Rains damage roads, bridges to Cordillera tourist towns

/ 12:30 AM June 01, 2017

A bus crosses a river after a strong current washed out a makeshift detour bridge linking the Baguio-Bontoc section of the national highway in Mt. Province. —CONTRIBUTED PHOTO

BAGUIO CITY—Torrential rains since last week have crippled roads leading to tourist towns like Sagada in Mt. Province.

On May 27, strong river currents washed out the makeshift detour bridge that links the Baguio-Bontoc section of the national highway at Barangay Nacagang in Sabangan town, also in Mt. Province.


Delivery and freight trucks from this city have been taking the longer route via Banaue town in Ifugao province, adding two hours to the six-hour trip to Bontoc town in Mt. Province via the Halsema Highway.

Travelers, who chose to avoid the longer route, cross the river at Sabangan using a foot bridge. They then wait for passenger vehicles to ferry them to Bontoc.


Rock slides have also affected a 1-kilometer stretch of road at Sitio Tikitik in Barangay Bontoc Ili in Bontoc.

The Calaccad Road at the junction of the towns of Barlig, Natonin and Paracelis, all in Mt. Province, was also closed on Wednesday.

On Tuesday, rains triggered a landslide that cut access to the Banaue-Hungduan-Benguet Road in Ifugao. Debris obstructed passage through the Abra-Kalinga Road in Licuan-Baay town in Abra province.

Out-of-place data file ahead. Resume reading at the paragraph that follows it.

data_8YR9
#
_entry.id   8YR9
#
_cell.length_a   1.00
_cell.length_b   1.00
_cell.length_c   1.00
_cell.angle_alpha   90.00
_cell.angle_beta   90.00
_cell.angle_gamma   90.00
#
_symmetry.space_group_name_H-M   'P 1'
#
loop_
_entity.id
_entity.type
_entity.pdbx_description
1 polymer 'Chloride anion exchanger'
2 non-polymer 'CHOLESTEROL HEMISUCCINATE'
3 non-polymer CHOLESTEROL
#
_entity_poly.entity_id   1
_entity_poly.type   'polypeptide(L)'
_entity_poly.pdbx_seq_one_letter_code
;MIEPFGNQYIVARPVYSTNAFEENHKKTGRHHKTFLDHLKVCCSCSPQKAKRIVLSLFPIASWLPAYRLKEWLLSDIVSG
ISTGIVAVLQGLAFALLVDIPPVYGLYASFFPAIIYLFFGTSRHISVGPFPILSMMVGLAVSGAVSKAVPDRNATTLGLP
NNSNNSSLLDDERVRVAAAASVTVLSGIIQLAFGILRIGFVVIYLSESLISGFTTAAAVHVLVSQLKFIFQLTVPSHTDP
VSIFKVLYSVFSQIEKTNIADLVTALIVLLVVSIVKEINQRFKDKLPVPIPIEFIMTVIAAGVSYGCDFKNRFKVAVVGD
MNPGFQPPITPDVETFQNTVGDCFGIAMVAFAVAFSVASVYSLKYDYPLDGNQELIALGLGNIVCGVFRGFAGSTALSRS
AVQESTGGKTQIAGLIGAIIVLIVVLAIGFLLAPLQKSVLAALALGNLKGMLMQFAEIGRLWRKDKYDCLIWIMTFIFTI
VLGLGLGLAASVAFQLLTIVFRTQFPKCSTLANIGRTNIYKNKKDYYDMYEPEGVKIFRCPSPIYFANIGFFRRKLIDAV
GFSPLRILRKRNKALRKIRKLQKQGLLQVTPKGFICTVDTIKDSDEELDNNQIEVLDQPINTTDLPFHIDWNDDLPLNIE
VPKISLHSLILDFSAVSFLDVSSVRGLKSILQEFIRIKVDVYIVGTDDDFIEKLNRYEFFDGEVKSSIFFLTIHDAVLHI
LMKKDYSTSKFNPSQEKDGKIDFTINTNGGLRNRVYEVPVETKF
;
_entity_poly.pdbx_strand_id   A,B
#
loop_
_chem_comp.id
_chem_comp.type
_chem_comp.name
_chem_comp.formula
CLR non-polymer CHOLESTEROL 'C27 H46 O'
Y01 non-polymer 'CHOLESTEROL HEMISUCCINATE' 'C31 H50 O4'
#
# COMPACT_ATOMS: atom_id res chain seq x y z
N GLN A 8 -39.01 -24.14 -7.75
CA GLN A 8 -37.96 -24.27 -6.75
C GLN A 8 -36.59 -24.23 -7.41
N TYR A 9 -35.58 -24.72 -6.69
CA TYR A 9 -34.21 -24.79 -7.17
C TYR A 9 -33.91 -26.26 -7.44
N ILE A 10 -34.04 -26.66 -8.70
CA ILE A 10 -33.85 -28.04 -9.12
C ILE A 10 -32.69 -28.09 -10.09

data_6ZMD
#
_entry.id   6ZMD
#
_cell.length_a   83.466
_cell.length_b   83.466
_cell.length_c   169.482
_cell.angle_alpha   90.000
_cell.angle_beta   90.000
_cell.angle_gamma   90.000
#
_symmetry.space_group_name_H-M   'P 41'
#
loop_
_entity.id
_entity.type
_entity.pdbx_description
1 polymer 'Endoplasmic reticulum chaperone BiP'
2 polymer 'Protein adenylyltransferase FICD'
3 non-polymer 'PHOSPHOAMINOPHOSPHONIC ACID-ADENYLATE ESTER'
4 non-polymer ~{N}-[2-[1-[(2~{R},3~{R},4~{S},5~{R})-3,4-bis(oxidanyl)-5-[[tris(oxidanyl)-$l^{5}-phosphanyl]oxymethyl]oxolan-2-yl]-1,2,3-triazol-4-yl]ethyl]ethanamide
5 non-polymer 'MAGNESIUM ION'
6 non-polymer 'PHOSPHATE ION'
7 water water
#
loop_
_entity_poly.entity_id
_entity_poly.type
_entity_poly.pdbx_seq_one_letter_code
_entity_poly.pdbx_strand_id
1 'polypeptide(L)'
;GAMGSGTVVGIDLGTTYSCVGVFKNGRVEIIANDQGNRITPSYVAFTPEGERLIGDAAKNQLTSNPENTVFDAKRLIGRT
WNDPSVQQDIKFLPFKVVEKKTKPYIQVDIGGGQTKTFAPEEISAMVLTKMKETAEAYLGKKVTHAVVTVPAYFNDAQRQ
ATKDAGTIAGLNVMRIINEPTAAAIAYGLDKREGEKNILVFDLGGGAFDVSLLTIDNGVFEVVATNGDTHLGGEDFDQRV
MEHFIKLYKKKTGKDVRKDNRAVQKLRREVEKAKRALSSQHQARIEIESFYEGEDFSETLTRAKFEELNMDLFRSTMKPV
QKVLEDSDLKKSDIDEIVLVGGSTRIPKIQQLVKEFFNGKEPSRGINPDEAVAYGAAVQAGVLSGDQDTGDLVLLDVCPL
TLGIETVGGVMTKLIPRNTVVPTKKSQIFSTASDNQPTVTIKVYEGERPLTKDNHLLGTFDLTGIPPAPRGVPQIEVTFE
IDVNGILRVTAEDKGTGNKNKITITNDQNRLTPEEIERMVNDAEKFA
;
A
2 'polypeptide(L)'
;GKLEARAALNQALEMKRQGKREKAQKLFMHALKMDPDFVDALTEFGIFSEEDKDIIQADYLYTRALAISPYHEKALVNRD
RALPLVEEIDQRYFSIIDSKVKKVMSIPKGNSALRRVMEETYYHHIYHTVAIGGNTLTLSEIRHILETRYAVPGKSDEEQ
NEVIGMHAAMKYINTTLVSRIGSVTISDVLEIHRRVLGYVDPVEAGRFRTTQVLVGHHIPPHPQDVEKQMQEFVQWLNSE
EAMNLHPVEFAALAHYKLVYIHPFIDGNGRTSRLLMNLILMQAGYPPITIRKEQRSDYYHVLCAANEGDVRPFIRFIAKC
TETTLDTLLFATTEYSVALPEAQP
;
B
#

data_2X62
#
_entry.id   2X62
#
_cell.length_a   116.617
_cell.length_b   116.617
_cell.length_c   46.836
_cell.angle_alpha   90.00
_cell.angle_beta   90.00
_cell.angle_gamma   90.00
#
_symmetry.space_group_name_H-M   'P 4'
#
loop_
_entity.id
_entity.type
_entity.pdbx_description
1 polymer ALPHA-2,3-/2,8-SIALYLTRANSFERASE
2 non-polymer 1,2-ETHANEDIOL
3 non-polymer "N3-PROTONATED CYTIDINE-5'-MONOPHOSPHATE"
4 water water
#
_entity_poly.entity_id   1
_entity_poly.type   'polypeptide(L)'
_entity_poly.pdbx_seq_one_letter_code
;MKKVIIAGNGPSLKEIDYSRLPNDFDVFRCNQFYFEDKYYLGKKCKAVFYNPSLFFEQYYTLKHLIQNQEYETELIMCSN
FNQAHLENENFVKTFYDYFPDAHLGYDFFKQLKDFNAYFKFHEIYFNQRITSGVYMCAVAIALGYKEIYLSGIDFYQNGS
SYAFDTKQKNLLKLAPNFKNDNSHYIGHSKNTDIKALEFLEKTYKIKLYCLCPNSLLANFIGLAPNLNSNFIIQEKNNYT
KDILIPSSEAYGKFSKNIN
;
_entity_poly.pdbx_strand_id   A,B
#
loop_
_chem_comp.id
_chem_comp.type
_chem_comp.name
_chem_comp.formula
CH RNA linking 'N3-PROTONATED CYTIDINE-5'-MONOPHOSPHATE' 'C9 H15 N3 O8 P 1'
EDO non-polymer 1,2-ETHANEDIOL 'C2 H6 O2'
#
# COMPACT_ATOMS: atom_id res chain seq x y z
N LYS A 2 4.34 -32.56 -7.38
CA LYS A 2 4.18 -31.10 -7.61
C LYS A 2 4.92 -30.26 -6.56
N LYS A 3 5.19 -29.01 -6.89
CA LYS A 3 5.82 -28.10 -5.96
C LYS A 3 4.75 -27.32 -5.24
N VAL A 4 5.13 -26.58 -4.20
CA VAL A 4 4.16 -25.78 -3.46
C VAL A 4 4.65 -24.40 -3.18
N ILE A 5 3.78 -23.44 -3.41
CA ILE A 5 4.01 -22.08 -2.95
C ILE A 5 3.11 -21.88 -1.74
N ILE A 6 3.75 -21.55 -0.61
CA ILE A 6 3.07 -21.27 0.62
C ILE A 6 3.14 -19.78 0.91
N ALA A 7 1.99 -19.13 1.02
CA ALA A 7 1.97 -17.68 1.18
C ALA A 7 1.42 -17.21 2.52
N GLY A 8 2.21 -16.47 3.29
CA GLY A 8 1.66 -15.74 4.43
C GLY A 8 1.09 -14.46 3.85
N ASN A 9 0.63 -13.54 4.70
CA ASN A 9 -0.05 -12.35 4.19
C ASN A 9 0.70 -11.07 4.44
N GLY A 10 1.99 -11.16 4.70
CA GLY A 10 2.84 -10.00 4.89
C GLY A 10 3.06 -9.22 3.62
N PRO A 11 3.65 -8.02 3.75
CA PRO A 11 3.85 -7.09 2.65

In Baguio City, motorists were asked to take Marcos Highway, instead of Kennon Road, which was prone to rock slides.

The Philippine Atmospheric, Geophysical and Astronomical Services Administration said 26 to 50 millimeters of rain fell in Mt. Province on May 27, while 6 to 25 mm of rain fell from May 28 to 29.

It said Mt. Province, as well as the rest of the Cordillera, would experience thunderstorms until the end of the week.

Because of the weather condition, the Department of Public Works and Highways will not rebuild the makeshift Nacagang detour bridge. A temporary detour bridge was put up after the bailey bridge across the Chico River was destroyed by a typhoon. —KARLSTON LAPNITEN


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TAGS: Landslide, Mt. Province, Rock slides, torrential rains
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